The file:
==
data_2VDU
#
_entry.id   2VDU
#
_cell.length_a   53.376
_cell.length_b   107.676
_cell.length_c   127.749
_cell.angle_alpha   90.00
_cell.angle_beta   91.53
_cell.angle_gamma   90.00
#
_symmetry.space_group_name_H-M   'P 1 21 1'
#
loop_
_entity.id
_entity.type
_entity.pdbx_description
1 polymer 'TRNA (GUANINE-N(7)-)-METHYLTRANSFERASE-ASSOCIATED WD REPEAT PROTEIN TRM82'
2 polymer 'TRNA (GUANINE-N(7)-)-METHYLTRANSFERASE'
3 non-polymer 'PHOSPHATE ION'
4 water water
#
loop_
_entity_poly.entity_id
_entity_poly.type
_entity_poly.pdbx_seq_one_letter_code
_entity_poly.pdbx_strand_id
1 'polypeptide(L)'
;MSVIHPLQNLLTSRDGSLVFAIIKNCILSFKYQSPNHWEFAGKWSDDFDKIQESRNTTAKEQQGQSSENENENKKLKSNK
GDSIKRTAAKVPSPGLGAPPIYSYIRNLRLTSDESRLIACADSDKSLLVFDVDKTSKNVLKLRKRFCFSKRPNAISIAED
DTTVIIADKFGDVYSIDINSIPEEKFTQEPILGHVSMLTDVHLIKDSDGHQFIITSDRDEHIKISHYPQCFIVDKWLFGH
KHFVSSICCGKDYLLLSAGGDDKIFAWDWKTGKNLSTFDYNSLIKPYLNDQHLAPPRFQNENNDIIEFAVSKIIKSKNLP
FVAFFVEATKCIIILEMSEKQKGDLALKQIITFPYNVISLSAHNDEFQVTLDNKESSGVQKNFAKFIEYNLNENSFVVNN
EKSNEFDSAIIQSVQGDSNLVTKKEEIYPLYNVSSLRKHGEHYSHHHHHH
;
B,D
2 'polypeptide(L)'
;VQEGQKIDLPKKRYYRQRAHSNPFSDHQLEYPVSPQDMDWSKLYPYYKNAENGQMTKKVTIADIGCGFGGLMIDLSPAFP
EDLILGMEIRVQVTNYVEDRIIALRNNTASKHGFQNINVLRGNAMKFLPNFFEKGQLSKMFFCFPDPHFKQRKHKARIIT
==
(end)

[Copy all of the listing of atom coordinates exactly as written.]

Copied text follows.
data_2VDU
#
_entry.id   2VDU
#
_cell.length_a   53.376
_cell.length_b   107.676
_cell.length_c   127.749
_cell.angle_alpha   90.00
_cell.angle_beta   91.53
_cell.angle_gamma   90.00
#
_symmetry.space_group_name_H-M   'P 1 21 1'
#
loop_
_entity.id
_entity.type
_entity.pdbx_description
1 polymer 'TRNA (GUANINE-N(7)-)-METHYLTRANSFERASE-ASSOCIATED WD REPEAT PROTEIN TRM82'
2 polymer 'TRNA (GUANINE-N(7)-)-METHYLTRANSFERASE'
3 non-polymer 'PHOSPHATE ION'
4 water water
#
loop_
_entity_poly.entity_id
_entity_poly.type
_entity_poly.pdbx_seq_one_letter_code
_entity_poly.pdbx_strand_id
1 'polypeptide(L)'
;MSVIHPLQNLLTSRDGSLVFAIIKNCILSFKYQSPNHWEFAGKWSDDFDKIQESRNTTAKEQQGQSSENENENKKLKSNK
GDSIKRTAAKVPSPGLGAPPIYSYIRNLRLTSDESRLIACADSDKSLLVFDVDKTSKNVLKLRKRFCFSKRPNAISIAED
DTTVIIADKFGDVYSIDINSIPEEKFTQEPILGHVSMLTDVHLIKDSDGHQFIITSDRDEHIKISHYPQCFIVDKWLFGH
KHFVSSICCGKDYLLLSAGGDDKIFAWDWKTGKNLSTFDYNSLIKPYLNDQHLAPPRFQNENNDIIEFAVSKIIKSKNLP
FVAFFVEATKCIIILEMSEKQKGDLALKQIITFPYNVISLSAHNDEFQVTLDNKESSGVQKNFAKFIEYNLNENSFVVNN
EKSNEFDSAIIQSVQGDSNLVTKKEEIYPLYNVSSLRKHGEHYSHHHHHH
;
B,D
2 'polypeptide(L)'
;VQEGQKIDLPKKRYYRQRAHSNPFSDHQLEYPVSPQDMDWSKLYPYYKNAENGQMTKKVTIADIGCGFGGLMIDLSPAFP
EDLILGMEIRVQVTNYVEDRIIALRNNTASKHGFQNINVLRGNAMKFLPNFFEKGQLSKMFFCFPDPHFKQRKHKARIIT